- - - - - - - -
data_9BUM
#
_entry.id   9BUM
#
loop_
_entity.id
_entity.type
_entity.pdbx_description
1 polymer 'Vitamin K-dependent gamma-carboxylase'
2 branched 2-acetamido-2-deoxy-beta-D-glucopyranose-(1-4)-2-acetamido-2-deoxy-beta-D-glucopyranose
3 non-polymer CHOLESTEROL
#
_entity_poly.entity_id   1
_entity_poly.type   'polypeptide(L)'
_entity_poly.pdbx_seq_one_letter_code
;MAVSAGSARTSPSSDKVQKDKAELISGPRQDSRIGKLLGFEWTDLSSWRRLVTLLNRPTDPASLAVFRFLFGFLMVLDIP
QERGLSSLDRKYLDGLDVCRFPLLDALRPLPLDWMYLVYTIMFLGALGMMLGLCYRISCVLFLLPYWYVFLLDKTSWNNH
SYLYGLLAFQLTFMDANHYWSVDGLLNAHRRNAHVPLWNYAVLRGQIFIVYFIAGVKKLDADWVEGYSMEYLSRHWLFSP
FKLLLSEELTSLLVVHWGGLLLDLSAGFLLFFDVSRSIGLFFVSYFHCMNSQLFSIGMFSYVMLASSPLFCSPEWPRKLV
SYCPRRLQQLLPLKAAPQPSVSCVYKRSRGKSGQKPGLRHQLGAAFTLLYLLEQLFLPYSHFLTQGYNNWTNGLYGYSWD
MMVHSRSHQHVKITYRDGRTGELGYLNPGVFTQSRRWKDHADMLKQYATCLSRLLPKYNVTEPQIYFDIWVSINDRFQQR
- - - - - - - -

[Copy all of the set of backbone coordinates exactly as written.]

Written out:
data_9BUM
#
_entry.id   9BUM
#
loop_
_entity.id
_entity.type
_entity.pdbx_description
1 polymer 'Vitamin K-dependent gamma-carboxylase'
2 branched 2-acetamido-2-deoxy-beta-D-glucopyranose-(1-4)-2-acetamido-2-deoxy-beta-D-glucopyranose
3 non-polymer CHOLESTEROL
#
_entity_poly.entity_id   1
_entity_poly.type   'polypeptide(L)'
_entity_poly.pdbx_seq_one_letter_code
;MAVSAGSARTSPSSDKVQKDKAELISGPRQDSRIGKLLGFEWTDLSSWRRLVTLLNRPTDPASLAVFRFLFGFLMVLDIP
QERGLSSLDRKYLDGLDVCRFPLLDALRPLPLDWMYLVYTIMFLGALGMMLGLCYRISCVLFLLPYWYVFLLDKTSWNNH
SYLYGLLAFQLTFMDANHYWSVDGLLNAHRRNAHVPLWNYAVLRGQIFIVYFIAGVKKLDADWVEGYSMEYLSRHWLFSP
FKLLLSEELTSLLVVHWGGLLLDLSAGFLLFFDVSRSIGLFFVSYFHCMNSQLFSIGMFSYVMLASSPLFCSPEWPRKLV
SYCPRRLQQLLPLKAAPQPSVSCVYKRSRGKSGQKPGLRHQLGAAFTLLYLLEQLFLPYSHFLTQGYNNWTNGLYGYSWD
MMVHSRSHQHVKITYRDGRTGELGYLNPGVFTQSRRWKDHADMLKQYATCLSRLLPKYNVTEPQIYFDIWVSINDRFQQR